The main body of the house is average for your area, about 800 square feet, ordinary construction with signs of decent upkeep. There is a smaller add on structure on the BRAVO division. The boards make it difficult to determine how much smoke is coming out, but it becomes apparent what is going down when your lieutenant kicks in the front door and thick black smoke rolls out. The hook up man backs the engine into position and hands off a long line, a preconnected 200' lay of 1-3/4 inch with a 200 GPM nozzle. Advancing the flat loaded hose towards the door is easier than usual.
A step is missing to the front porch, so you pull slack on the line, step up, and pull on your mask and hood down then drop your helmet on top. Holding your breath, you turn the knob on your bottle and get airflow through the regulator with your first breath. You click your chest flashlight on. You can feel the heat as you walk forward. Heat kisses at the space where the mask and hood are supposed to cover.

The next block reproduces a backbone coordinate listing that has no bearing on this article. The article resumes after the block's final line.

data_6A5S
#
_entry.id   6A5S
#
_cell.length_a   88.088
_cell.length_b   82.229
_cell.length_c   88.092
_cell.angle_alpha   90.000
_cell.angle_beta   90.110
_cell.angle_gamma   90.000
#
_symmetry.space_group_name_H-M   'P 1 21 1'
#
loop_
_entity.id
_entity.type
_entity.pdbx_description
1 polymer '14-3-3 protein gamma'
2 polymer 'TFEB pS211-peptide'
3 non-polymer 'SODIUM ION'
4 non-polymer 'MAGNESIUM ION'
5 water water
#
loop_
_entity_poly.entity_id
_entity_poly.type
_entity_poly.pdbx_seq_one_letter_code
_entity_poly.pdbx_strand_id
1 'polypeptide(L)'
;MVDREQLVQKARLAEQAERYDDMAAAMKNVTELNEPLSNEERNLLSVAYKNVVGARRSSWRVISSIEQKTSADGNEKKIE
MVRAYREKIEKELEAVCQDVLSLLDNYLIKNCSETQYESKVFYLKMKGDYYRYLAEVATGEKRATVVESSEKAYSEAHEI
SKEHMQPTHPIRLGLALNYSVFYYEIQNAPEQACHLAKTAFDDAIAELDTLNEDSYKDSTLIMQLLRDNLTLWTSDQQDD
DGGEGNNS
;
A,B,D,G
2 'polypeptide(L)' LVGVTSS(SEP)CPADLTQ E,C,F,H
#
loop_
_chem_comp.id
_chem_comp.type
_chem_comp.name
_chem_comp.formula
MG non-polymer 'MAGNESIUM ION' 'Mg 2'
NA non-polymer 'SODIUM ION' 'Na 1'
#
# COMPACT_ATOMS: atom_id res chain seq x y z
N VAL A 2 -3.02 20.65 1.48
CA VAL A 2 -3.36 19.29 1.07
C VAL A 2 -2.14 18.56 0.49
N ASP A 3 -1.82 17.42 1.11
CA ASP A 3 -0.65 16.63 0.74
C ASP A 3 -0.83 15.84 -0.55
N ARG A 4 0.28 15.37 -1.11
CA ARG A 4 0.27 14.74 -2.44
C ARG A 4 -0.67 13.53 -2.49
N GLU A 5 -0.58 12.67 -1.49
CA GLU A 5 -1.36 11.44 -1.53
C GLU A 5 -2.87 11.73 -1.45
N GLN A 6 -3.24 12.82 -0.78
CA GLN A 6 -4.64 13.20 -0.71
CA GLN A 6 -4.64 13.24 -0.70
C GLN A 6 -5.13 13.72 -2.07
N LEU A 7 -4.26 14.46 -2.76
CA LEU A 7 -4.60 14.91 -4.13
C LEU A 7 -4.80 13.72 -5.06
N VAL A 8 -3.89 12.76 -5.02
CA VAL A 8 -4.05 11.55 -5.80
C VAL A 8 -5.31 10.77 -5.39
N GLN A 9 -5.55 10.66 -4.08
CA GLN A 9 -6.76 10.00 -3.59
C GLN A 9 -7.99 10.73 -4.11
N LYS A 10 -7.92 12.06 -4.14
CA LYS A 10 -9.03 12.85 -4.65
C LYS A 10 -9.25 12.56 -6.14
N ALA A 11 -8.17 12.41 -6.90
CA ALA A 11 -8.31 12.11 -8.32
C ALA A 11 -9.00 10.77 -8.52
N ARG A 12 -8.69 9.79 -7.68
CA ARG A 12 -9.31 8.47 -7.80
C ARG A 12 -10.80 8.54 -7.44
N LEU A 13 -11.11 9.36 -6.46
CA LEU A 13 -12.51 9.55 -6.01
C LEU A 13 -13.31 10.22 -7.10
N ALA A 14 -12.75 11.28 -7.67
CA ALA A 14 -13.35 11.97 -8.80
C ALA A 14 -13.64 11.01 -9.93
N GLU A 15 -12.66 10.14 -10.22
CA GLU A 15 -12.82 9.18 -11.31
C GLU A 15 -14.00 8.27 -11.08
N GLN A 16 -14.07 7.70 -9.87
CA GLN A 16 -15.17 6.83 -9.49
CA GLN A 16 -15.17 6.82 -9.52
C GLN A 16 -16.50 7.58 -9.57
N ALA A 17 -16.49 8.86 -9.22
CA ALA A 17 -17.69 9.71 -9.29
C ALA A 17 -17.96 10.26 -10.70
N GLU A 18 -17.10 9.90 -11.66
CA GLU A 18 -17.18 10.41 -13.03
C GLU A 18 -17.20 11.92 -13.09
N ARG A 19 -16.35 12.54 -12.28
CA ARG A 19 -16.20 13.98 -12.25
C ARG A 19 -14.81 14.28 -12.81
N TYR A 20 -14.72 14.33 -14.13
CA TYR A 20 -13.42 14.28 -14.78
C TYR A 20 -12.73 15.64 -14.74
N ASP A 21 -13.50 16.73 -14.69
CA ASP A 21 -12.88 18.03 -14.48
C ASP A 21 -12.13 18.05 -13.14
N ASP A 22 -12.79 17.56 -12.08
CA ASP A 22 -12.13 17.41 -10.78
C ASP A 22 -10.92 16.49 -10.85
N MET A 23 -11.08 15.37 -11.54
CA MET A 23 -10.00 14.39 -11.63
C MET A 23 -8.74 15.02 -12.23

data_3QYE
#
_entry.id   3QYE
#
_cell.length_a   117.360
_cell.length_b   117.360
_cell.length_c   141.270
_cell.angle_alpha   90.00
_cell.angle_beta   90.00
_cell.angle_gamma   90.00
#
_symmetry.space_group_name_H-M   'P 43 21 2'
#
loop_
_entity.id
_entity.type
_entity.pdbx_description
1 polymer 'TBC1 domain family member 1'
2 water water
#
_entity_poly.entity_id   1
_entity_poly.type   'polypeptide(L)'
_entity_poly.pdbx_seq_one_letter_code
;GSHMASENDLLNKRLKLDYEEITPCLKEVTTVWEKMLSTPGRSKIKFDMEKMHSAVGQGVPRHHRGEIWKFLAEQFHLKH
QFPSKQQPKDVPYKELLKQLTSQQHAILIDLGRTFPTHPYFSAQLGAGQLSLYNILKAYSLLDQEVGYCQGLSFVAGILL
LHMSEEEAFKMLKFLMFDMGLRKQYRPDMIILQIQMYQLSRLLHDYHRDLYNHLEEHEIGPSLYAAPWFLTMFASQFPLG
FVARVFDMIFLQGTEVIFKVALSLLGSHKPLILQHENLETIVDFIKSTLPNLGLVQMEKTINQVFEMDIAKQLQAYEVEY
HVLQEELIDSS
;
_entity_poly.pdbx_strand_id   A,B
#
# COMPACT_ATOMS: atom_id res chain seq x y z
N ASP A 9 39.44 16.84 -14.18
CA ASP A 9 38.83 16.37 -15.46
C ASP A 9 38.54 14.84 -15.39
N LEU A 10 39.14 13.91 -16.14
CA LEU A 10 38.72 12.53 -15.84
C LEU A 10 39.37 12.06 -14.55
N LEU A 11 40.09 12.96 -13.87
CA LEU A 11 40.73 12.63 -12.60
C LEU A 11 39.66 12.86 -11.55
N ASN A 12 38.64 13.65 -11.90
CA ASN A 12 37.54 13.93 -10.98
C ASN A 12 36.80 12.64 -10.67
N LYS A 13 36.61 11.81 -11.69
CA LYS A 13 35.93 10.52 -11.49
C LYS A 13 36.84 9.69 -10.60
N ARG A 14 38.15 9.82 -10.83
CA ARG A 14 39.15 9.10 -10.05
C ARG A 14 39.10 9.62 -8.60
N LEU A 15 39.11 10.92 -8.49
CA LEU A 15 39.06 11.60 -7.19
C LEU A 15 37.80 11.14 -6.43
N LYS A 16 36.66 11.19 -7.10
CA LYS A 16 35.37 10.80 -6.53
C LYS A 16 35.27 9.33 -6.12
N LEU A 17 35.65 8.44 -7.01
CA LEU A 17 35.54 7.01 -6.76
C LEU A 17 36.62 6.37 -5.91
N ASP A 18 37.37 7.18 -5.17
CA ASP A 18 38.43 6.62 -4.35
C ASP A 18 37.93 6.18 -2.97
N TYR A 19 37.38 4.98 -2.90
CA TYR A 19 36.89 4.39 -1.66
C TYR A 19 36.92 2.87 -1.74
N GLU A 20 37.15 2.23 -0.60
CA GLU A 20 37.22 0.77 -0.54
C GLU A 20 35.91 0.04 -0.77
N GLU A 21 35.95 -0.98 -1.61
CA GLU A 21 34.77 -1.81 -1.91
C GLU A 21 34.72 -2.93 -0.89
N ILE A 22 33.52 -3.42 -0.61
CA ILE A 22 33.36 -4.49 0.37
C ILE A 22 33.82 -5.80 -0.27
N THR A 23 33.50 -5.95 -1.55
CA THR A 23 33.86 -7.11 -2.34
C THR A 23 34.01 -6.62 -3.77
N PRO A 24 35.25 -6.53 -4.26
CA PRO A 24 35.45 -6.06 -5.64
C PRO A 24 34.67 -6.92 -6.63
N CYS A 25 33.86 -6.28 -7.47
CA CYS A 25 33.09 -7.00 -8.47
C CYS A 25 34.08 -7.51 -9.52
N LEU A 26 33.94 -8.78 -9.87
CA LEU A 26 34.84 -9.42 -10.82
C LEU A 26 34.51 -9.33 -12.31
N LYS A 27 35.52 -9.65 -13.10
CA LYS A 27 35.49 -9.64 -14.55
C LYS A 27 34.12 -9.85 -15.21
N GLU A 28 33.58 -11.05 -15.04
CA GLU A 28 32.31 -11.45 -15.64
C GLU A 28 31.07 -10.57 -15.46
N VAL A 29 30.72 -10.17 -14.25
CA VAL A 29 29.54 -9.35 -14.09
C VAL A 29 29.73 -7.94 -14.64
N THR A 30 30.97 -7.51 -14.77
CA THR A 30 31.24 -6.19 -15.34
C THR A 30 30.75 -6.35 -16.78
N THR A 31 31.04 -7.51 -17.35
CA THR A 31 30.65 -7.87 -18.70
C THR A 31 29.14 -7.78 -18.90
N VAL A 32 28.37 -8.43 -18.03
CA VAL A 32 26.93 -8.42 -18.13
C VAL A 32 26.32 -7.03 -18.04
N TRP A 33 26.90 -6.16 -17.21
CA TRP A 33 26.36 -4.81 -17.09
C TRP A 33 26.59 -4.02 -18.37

"Charge my line"
You find a doorway and kneel in it as the water comes blasting from the fully open nozzle. The straight stream plays out as your whip the nozzle in a circle. You advance into the doorway with the nozzle still open, chasing the orange glow back towards another room. You feel the 2nd in engine company guys come in behind you, and the truck guys start on the ceiling and directing you towards the back room. You knock out the last of the main fire in that room and begin wetting down hot spots, including a burning door.